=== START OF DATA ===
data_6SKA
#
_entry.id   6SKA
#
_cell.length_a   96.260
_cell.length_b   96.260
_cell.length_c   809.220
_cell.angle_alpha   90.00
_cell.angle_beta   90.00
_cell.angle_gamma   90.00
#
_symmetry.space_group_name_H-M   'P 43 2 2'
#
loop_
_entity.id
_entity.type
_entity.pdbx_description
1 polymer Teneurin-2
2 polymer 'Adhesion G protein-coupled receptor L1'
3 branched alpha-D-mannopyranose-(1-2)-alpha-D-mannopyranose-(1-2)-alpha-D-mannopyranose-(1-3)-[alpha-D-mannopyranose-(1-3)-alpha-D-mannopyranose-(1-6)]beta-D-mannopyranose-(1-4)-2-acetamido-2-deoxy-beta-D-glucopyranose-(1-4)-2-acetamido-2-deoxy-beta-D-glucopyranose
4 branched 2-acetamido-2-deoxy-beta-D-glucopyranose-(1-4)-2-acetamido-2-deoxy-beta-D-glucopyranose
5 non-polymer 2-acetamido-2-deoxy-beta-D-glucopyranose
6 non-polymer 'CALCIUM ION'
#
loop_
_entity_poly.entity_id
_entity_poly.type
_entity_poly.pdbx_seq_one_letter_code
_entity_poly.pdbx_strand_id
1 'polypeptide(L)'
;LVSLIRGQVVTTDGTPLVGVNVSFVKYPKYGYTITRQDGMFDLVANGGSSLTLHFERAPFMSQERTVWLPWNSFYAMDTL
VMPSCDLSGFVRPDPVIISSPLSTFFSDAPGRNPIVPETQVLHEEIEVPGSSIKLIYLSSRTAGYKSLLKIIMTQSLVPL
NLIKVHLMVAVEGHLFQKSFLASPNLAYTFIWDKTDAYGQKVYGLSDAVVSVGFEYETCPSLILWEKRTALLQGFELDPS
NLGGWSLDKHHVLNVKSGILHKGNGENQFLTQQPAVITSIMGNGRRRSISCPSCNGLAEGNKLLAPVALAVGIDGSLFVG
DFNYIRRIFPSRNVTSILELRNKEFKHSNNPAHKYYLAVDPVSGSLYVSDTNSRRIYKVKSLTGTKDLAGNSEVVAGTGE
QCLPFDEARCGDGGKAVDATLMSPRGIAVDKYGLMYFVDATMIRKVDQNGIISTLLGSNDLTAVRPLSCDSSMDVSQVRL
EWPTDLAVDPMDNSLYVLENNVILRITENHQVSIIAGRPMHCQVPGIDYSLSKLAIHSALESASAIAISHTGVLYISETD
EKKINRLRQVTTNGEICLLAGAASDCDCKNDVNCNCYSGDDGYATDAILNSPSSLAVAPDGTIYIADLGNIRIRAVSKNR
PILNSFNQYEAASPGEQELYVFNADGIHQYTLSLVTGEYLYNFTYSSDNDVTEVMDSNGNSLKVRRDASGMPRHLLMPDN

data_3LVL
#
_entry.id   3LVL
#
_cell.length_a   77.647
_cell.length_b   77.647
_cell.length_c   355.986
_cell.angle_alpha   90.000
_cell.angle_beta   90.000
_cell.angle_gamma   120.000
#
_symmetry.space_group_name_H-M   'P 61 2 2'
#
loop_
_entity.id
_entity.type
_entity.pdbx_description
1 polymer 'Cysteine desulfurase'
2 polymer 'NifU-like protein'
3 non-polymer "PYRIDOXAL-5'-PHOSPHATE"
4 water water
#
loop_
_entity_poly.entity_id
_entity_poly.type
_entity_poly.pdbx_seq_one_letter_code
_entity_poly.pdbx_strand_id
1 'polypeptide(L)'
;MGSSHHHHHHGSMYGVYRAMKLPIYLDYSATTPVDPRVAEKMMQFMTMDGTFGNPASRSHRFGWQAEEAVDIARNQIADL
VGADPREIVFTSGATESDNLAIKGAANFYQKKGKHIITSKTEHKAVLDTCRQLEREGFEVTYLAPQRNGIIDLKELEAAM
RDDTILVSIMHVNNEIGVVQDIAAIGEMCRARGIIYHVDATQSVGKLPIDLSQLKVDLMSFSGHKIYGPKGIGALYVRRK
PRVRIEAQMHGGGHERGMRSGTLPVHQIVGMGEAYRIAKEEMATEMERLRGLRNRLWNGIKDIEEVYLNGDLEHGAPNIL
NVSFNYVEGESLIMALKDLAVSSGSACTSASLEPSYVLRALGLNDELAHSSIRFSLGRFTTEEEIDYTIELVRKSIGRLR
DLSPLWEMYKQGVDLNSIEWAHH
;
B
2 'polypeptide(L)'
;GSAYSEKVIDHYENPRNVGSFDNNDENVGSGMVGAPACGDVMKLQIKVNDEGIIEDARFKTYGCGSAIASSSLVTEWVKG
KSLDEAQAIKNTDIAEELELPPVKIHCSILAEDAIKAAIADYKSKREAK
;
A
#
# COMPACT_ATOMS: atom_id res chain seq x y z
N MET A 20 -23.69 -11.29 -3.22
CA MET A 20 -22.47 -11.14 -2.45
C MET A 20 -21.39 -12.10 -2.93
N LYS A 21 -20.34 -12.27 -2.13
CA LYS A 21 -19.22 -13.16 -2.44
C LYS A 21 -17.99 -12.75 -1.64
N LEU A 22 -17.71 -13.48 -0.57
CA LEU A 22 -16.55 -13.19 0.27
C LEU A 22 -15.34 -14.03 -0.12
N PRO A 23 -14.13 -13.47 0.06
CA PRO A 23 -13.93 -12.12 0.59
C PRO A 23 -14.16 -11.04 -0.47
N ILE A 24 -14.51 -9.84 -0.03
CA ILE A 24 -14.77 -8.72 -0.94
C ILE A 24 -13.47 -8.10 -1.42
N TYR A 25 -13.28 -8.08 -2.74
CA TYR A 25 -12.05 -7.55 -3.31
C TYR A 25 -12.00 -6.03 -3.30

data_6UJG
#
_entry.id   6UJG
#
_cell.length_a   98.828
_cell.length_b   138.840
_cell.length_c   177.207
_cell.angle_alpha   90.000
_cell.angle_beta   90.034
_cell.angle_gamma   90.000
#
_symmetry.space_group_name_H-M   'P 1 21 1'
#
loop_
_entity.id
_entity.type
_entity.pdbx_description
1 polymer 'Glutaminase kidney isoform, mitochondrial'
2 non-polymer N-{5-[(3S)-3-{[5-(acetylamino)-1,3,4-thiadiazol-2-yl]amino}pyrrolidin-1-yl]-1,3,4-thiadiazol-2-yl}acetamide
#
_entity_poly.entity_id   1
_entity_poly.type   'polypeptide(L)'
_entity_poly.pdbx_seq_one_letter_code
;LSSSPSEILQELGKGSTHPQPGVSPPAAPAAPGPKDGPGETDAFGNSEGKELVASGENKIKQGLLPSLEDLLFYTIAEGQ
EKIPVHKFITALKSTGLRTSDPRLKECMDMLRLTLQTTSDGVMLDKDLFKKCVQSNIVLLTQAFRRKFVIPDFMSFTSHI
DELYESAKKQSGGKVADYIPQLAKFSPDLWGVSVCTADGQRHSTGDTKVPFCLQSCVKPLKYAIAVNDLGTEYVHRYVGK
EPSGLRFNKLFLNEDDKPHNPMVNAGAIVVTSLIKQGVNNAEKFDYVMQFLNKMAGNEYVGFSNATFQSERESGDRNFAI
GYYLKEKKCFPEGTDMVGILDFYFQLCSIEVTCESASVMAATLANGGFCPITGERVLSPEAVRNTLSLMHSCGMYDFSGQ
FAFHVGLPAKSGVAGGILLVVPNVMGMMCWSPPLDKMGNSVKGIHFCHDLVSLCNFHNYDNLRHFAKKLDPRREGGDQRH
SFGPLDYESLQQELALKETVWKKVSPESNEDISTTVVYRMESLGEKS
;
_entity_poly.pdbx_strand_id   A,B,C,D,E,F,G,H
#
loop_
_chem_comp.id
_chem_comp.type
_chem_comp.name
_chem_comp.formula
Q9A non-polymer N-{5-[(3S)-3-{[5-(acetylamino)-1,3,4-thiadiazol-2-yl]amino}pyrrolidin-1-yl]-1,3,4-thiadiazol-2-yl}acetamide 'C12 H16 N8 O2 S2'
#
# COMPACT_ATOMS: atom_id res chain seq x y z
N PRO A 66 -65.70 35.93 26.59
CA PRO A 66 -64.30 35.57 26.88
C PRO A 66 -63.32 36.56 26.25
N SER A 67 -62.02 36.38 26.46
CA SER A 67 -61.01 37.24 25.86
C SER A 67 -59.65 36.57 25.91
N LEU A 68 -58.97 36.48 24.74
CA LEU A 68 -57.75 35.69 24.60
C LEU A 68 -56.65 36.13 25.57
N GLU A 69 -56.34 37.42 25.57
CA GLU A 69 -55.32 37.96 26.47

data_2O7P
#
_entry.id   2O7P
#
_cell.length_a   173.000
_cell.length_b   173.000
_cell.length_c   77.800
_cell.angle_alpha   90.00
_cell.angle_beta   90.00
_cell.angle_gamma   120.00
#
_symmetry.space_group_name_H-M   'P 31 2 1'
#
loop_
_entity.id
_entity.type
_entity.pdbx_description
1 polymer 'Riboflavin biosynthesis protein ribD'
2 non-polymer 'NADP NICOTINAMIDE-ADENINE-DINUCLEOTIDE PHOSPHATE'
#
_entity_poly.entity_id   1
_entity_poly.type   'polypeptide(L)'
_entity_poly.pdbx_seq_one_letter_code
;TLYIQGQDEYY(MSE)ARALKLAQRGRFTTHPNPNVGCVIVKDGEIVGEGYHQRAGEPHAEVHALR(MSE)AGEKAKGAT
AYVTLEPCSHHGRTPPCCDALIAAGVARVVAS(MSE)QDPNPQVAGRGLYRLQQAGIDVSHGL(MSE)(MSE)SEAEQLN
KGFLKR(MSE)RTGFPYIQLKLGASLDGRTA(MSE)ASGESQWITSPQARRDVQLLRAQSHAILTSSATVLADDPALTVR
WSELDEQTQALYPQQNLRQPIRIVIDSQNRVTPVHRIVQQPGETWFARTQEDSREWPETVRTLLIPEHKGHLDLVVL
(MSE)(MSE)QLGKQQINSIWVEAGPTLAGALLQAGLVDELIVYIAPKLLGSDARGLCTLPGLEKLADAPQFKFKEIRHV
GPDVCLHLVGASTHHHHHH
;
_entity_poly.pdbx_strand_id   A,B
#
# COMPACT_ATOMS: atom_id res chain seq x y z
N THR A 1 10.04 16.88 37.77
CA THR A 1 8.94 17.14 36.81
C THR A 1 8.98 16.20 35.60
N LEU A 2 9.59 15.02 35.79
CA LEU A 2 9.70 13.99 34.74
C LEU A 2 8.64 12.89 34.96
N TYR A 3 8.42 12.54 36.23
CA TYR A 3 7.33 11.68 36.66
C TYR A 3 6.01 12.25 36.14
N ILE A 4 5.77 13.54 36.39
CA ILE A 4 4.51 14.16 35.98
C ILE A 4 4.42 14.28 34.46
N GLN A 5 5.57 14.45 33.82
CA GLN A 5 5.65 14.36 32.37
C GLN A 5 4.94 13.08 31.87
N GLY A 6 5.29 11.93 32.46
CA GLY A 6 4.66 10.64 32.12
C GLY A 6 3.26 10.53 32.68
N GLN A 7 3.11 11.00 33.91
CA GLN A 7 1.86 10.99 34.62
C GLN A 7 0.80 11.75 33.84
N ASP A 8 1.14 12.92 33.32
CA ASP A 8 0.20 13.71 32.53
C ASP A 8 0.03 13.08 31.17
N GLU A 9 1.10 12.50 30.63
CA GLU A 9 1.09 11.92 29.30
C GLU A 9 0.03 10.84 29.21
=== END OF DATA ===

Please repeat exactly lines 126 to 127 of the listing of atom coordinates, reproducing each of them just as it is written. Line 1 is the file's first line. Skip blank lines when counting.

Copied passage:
DELYESAKKQSGGKVADYIPQLAKFSPDLWGVSVCTADGQRHSTGDTKVPFCLQSCVKPLKYAIAVNDLGTEYVHRYVGK
EPSGLRFNKLFLNEDDKPHNPMVNAGAIVVTSLIKQGVNNAEKFDYVMQFLNKMAGNEYVGFSNATFQSERESGDRNFAI